Are you aware that 90% of all scripts are dead before the writer even writes the first word? Welcome to the “bad idea,” the quickest and most terrifying way to destroy a screenplay. The worst thing about the bad idea is that, after coming up with it, you are beholden to it for the next year, two, three, five. You could spend countless hours and endless rewrites on something that has no chance of success no matter how much you put into it.
Now some might argue that struggling through your bad ideas is part of the learning process. Your bad ideas are where you practice, where you fail, where you grow. You don’t have enough experience yet to know that the idea is weak, so you keep fighting the script, and in the process, learn how to write scenes and characters and dialogue.
But bad ideas are not exclusive to young writers. Anyone can have a bad idea. Animal Kingdom was one of my favorite movies a few years ago. It was raw and fresh and different. I recently watched the director’s newest effort, “The Rover.” As far as I can tell, it’s a dystopian tale about a man who wants his car back. Now we know David Michod can write and direct. We saw it in his previous film. But once he locked himself into that bad idea, there was nothing he could do. The idea wasn’t good enough to sustain a movie.
Now some of you may be saying, “Judging ideas is pointless.” “Whether an idea is good or not is subjective.” That’s sorta true. But I’d argue there are lots of ideas we can all agree on. Take, for example, these two that I just made up…
1) Payback – A famous White Supremacist Leader wakes up in the middle of a gang-infested African-American neighborhood.
2) The Tech – A well-known but reclusive tech blogger wakes up in the middle of Silicon Valley.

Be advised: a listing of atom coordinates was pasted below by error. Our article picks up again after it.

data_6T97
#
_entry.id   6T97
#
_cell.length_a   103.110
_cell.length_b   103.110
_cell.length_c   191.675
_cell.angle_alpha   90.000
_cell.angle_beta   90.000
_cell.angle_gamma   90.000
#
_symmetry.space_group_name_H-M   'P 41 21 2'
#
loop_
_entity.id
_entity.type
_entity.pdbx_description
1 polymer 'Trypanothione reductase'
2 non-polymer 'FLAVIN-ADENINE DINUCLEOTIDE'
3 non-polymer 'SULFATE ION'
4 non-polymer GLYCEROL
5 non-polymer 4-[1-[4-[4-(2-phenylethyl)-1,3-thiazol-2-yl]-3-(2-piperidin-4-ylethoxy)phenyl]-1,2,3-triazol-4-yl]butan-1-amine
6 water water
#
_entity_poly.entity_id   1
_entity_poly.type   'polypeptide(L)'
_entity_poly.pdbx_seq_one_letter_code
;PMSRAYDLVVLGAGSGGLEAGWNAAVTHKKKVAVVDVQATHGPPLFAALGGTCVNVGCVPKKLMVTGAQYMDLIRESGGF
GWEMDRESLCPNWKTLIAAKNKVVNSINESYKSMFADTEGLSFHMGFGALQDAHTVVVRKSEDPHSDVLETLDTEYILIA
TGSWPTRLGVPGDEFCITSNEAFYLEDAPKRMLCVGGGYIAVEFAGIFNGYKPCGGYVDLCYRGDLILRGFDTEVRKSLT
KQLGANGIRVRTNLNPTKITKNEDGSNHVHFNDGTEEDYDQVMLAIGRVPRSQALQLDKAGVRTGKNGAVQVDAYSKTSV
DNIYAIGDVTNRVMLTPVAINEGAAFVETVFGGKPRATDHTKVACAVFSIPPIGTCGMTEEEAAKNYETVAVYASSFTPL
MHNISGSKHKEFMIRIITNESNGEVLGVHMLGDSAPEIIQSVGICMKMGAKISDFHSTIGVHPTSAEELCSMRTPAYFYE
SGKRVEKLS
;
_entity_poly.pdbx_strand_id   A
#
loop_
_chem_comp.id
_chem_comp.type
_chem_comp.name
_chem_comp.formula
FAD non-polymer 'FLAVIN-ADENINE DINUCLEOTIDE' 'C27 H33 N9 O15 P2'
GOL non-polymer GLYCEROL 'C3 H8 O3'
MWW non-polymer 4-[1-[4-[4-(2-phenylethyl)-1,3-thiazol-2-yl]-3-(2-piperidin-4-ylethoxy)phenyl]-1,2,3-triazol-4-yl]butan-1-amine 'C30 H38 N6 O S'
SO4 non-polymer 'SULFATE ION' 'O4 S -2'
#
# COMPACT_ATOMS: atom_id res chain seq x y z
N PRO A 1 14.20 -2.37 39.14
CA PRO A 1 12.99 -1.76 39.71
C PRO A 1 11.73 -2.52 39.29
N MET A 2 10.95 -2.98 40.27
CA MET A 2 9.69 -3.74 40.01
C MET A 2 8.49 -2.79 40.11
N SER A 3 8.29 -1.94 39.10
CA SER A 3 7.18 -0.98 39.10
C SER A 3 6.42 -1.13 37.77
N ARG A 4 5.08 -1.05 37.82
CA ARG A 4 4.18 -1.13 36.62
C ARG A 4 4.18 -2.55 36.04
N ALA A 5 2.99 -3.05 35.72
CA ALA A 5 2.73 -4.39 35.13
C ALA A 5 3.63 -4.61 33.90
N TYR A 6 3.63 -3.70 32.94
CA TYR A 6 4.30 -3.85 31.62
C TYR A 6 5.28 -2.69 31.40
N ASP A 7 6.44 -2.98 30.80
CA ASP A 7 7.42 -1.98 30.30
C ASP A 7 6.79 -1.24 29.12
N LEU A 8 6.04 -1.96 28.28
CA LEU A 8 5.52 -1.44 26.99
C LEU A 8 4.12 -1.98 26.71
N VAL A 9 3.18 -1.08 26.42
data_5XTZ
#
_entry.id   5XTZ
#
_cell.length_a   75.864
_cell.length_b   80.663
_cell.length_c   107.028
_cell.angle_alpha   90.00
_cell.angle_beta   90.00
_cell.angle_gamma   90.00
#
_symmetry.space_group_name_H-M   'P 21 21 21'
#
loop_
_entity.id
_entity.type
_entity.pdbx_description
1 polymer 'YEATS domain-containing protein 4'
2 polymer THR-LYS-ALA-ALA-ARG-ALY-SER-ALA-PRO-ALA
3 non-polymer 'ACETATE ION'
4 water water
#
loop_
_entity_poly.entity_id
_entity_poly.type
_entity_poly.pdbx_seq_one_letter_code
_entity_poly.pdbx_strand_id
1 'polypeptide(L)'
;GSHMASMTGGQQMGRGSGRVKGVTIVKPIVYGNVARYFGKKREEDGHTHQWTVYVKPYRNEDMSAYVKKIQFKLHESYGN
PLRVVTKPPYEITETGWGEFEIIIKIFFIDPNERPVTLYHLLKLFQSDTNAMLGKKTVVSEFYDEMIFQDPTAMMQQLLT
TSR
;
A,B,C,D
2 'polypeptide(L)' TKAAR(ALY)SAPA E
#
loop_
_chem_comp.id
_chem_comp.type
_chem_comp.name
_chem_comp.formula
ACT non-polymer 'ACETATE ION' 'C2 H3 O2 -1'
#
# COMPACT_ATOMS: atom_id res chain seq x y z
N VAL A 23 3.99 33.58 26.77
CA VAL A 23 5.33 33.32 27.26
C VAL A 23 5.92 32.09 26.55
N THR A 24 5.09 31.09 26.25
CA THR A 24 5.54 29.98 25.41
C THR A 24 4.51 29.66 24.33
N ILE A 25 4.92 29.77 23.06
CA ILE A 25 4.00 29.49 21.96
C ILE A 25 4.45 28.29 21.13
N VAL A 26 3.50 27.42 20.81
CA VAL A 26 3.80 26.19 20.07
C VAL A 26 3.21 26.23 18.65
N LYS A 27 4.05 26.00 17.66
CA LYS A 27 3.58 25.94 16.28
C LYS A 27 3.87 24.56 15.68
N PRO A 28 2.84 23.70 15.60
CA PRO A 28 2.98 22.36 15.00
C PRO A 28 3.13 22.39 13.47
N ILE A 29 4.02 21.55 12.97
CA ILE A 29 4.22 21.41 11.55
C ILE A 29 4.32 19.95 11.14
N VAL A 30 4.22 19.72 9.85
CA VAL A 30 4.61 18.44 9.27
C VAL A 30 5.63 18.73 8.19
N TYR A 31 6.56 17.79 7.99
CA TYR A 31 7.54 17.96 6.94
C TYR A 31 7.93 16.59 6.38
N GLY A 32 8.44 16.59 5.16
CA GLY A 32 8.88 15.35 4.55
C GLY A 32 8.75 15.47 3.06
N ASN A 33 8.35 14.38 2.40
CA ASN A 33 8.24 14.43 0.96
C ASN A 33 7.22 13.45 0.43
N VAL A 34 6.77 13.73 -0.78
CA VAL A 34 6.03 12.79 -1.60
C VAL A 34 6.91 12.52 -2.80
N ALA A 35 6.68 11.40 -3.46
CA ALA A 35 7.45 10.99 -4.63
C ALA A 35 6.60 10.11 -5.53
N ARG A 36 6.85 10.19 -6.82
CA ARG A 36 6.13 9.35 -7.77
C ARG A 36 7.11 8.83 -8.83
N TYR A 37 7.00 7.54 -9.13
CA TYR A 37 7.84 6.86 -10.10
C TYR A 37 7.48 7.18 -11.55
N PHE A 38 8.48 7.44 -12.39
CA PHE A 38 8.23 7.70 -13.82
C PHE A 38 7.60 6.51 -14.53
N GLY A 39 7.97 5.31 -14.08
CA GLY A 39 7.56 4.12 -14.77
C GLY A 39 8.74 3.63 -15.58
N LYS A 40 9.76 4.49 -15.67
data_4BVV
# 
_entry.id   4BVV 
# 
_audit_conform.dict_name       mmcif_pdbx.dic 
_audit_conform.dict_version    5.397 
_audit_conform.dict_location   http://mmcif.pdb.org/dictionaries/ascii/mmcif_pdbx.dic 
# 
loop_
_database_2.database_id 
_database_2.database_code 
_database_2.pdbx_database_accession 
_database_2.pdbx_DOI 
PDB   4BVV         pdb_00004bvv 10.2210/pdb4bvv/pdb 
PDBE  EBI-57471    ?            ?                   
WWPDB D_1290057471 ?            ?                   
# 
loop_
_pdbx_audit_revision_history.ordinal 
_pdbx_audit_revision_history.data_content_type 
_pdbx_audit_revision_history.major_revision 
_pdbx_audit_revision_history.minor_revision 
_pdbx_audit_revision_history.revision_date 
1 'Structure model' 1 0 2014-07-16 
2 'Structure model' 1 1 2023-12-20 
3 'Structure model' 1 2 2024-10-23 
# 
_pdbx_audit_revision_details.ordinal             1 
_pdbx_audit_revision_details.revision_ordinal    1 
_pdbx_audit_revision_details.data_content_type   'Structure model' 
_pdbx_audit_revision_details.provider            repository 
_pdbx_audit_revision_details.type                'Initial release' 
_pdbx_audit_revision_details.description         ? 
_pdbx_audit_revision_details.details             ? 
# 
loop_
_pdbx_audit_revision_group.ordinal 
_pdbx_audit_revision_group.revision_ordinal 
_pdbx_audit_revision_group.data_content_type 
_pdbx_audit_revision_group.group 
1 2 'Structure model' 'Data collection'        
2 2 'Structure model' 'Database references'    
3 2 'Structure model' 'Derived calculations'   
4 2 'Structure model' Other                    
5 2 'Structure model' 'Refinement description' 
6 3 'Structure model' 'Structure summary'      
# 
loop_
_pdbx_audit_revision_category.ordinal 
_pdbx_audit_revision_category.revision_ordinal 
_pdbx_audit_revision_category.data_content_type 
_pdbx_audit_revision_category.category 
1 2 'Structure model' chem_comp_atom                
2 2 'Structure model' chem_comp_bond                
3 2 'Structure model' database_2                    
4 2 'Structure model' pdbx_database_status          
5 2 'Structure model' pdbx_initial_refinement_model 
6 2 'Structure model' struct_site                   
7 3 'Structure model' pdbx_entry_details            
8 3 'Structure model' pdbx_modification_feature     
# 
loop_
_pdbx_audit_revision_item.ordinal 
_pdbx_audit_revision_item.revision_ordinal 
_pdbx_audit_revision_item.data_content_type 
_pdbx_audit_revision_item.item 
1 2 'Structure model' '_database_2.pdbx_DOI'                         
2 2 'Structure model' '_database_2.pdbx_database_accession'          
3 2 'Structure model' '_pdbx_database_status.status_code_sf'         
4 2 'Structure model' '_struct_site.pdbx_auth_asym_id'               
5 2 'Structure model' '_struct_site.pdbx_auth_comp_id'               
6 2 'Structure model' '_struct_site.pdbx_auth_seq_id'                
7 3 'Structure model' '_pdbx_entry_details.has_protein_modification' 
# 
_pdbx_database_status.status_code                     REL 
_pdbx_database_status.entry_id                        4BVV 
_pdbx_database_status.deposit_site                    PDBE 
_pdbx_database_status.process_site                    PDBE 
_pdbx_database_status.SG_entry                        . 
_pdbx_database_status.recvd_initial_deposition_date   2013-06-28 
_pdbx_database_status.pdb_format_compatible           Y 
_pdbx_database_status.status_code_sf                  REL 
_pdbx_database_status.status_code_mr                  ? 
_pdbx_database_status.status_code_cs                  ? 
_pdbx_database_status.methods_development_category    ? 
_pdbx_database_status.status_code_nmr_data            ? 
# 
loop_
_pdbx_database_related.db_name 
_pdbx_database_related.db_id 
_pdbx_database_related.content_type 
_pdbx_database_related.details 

Which one of these ideas is better? I’m guessing that we’re all in the same boat here. The first idea knocks the second idea out of the park. Why? Let’s take a closer look at both ideas to find out.
The first thing you notice in Payback’s logline is CONFLICT. There’s a ton of it. A white supremacist in the middle of a predominantly black ghetto tells us there are going to be a number of confrontations, and they aren’t going to be pretty. Next we have stakes. There’s a good chance that our character’s life is in jeopardy. Finally, a good idea inspires the reader to ask questions. “Will he get out of this?” we ask. “What will they do if they catch him?” Questions put the reader in the story before they’ve even read it. If you can put readers in stories they haven’t read yet? You’re doing your job as a writer.
Now let’s check out The Tech. A reclusive tech blogger is dropped inside Silicon Valley. Doesn’t sound like there’s much conflict here, does there? If he’s a tech blogger, he probably knows a lot about Silicon Valley and should have an easy time getting out, right? Also, if he’s reclusive, will people even recognize him? And are those people even on the street? Probably not. This is sounding less and less interesting by the second. Actually, now that I think about it, does he even want to leave? As you can see, when there’s no problem, there’s no reason for the hero to act. So unlike our white supremacist, our blogger might decide to head to Starbucks and grab a coffee. Why not?